Pictorial warning against tobacco to cover foreign brands: Nadda

Our Bureau | | Updated on: Dec 06, 2021


Health Minister J P Nadda on Friday contradicted recent statements made by two BJP members of the Parliamentary Committee of Subordinate Legislation that there is no direct link between tobacco use and cancer.

“Tobacco smoking and chewing is directly related to cancer,’ the Minister said in reply to a question in the Lok Sabha, adding that the government would go ahead with its decision to increase the size of pictorial warnings on the package of tobacco products, including on foreign cigarette packs’.

He, however, did not specify the size of the warning.

He was replying to various questions, including by NCP leader Supriya Sule, who wanted to know when the 85 per cent pictorial warning will be implemented, or at least 65 per cent, as stated by the Prime Minister.

“We will go ahead once the panel submits its report,” Nadda said, adding that the government was crystal clear “that consumption of tobacco has to be reduced.”

The government has put off its decision to ask tobacco firms to introduce pictorial warnings covering 85 per cent of packaging for tobacco products from April 1, after the panel urged it to wait till it submits its final report.

A few days ago, the parliamentary panel head and BJP member Dilip Gandhi and another MP Shyam Charan Gupta, who is a beedi baron, had triggered a row by saying that there was no Indian study to link the use of tobacco with cancer.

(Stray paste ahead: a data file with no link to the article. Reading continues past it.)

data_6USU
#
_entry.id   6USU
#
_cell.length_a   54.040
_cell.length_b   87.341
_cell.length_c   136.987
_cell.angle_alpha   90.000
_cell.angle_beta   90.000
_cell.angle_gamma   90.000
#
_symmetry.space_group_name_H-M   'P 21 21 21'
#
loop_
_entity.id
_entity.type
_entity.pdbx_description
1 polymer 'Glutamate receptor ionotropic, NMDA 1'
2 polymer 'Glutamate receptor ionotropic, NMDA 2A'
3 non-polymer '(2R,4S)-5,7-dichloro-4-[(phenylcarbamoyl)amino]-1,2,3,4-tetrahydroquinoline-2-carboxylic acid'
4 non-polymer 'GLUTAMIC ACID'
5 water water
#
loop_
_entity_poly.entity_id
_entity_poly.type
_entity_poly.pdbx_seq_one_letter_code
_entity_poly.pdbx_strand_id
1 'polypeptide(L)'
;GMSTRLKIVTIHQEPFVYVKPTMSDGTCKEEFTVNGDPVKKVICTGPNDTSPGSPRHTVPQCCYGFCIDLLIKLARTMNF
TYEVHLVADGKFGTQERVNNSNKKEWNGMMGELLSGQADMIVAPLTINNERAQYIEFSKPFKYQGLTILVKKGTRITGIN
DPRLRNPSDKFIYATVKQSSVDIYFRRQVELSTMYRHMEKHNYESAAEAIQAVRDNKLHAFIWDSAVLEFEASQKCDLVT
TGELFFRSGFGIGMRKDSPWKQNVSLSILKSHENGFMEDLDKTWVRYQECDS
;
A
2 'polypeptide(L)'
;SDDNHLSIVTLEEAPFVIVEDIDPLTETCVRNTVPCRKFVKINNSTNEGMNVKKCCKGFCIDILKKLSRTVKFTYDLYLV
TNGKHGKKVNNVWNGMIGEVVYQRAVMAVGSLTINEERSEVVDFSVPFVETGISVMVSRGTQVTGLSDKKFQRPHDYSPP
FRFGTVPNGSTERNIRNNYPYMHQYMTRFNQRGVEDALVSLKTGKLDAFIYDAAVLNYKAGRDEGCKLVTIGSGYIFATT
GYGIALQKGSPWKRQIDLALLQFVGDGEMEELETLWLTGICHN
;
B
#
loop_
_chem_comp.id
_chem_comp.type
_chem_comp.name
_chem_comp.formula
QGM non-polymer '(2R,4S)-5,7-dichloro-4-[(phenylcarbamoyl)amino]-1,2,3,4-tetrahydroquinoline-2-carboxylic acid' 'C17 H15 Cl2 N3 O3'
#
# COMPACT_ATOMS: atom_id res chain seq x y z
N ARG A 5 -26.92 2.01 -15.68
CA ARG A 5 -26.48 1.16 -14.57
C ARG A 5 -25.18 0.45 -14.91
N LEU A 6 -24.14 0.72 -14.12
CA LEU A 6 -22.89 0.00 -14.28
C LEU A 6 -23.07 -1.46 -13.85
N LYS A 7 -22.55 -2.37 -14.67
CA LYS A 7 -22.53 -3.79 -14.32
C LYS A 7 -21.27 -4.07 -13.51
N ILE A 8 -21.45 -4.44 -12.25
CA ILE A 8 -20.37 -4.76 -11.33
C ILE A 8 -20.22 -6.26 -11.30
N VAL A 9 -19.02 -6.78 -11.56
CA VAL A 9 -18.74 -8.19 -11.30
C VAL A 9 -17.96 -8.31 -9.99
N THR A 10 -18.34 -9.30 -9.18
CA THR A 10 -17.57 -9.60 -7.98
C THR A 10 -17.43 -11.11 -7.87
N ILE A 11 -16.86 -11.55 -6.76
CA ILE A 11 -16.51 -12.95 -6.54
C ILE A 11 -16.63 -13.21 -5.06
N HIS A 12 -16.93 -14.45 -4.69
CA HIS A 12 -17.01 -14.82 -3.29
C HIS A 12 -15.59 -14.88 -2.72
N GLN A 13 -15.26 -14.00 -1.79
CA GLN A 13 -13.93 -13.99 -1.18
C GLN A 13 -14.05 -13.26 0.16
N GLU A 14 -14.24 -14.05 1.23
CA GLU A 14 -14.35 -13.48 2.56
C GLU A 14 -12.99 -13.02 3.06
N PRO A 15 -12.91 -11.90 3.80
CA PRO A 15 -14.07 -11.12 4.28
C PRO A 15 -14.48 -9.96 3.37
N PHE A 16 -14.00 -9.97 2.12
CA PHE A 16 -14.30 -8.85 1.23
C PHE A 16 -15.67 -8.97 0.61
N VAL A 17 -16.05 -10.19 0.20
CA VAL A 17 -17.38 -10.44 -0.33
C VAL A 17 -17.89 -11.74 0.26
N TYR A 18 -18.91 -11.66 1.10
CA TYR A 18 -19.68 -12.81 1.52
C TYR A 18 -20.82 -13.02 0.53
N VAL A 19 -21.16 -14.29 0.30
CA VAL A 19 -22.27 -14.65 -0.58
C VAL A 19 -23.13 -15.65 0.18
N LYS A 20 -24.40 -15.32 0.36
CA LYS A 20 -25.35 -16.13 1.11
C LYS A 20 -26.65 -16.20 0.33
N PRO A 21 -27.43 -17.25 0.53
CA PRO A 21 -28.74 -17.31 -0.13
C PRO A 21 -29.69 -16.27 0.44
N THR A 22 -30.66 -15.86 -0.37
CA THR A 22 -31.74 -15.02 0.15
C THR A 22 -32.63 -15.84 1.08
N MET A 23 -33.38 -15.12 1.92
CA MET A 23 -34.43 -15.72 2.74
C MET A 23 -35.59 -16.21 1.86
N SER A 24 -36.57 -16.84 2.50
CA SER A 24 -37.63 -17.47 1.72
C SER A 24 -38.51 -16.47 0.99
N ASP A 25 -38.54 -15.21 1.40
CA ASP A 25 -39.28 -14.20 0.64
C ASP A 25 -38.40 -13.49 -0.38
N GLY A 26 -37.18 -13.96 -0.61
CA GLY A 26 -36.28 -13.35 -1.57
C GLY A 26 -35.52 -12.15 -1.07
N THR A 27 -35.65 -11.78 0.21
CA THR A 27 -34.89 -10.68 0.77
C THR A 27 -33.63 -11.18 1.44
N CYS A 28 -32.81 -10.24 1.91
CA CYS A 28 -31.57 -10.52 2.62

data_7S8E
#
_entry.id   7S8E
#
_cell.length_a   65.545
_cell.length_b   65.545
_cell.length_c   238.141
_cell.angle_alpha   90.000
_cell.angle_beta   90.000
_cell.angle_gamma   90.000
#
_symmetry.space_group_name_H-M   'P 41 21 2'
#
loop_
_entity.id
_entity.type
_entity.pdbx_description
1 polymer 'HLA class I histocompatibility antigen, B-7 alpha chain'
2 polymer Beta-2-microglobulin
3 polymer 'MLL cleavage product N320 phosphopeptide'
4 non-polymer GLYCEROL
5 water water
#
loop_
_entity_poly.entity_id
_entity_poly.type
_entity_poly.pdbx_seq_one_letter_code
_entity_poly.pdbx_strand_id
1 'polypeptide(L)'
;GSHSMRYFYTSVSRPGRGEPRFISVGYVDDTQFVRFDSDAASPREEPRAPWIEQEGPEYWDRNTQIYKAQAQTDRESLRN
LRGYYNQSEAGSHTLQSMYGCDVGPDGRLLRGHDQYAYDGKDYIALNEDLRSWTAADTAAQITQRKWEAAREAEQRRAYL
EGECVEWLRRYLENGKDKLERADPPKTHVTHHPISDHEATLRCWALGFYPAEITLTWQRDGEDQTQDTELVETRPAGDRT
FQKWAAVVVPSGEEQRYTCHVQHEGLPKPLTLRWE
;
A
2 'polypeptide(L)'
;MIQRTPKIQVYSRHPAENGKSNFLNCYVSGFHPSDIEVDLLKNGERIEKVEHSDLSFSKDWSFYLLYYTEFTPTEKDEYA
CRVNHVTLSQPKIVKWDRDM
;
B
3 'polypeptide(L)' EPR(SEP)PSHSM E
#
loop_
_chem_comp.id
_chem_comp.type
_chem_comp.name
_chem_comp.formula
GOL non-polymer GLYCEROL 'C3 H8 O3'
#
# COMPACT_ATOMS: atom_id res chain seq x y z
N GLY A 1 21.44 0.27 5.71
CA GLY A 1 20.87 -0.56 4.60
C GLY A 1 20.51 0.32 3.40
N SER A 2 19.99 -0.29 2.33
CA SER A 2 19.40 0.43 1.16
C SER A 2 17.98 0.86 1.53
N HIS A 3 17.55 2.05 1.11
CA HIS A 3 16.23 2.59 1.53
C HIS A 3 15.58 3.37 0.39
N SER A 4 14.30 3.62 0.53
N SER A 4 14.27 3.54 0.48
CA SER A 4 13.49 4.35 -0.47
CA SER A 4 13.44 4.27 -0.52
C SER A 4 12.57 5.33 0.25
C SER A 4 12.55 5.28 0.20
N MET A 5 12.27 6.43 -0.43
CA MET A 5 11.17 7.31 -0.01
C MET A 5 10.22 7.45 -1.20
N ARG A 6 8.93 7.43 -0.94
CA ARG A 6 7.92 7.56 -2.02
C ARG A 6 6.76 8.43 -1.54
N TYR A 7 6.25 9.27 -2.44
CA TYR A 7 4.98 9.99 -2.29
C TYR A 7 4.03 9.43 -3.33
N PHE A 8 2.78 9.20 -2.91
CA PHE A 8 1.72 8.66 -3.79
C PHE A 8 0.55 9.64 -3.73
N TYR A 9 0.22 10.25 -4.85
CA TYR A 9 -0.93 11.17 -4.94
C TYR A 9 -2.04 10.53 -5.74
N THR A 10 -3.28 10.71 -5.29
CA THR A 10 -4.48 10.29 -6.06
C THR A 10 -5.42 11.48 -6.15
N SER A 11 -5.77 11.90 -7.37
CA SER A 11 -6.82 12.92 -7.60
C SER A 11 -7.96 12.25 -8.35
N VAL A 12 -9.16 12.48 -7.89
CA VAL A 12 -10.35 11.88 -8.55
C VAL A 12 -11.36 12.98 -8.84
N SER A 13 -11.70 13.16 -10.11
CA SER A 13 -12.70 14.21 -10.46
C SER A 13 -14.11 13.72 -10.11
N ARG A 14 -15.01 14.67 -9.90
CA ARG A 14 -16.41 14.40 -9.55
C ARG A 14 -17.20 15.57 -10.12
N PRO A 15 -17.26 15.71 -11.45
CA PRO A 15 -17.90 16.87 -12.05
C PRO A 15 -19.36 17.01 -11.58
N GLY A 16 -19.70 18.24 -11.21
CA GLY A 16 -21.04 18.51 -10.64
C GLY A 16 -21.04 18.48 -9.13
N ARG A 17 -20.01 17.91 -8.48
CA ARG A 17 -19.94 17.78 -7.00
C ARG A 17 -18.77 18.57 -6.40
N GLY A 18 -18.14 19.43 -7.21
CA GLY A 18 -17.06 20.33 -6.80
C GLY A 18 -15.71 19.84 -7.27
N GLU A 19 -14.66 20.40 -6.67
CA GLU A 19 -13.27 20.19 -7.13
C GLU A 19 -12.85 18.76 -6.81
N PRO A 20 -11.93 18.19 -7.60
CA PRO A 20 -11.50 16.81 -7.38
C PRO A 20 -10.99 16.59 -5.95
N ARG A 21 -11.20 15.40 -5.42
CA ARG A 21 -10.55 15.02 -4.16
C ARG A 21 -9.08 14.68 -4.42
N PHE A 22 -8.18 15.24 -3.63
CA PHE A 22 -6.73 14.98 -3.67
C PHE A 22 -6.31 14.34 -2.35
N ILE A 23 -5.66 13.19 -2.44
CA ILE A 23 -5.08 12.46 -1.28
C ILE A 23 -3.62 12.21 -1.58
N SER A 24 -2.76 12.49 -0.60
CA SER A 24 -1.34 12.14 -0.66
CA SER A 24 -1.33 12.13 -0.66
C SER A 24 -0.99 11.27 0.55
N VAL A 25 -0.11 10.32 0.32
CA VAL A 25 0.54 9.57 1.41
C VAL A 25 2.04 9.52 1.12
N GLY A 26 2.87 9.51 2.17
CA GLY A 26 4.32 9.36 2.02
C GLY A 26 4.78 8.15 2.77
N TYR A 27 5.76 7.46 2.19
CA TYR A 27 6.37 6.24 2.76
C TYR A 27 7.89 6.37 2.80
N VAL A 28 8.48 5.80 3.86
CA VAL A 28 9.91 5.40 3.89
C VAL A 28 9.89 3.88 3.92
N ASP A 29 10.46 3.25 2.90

Congress leader PC Venugopal said they were ‘ashamed’ by such statements by MPs.

Replying to another supplementary by Prahlad Patel of BJP that while tobacco use was bad, the government should take care of the livelihood of thousands of beedi workers in the Bundelkhand region, Nadda said beedi smoking was equally harmful.

“Most clinical and epidemiological studies from India demonstrate that beedi smoking is at least as hazardous as cigarette smoking in causing different lung diseases” , he added.

The Standing Committee on Labour, while taking note of the global crusade against tobacco use, has also urged the Ministry to explore avenues and possibilities for beedi workers.

The committee said affected workers should be financially or technically assisted to find alternative employment. According to an estimate, there are 4.5 million beedi workers in India, of which 90 per cent are women.

Published on April 24, 2015
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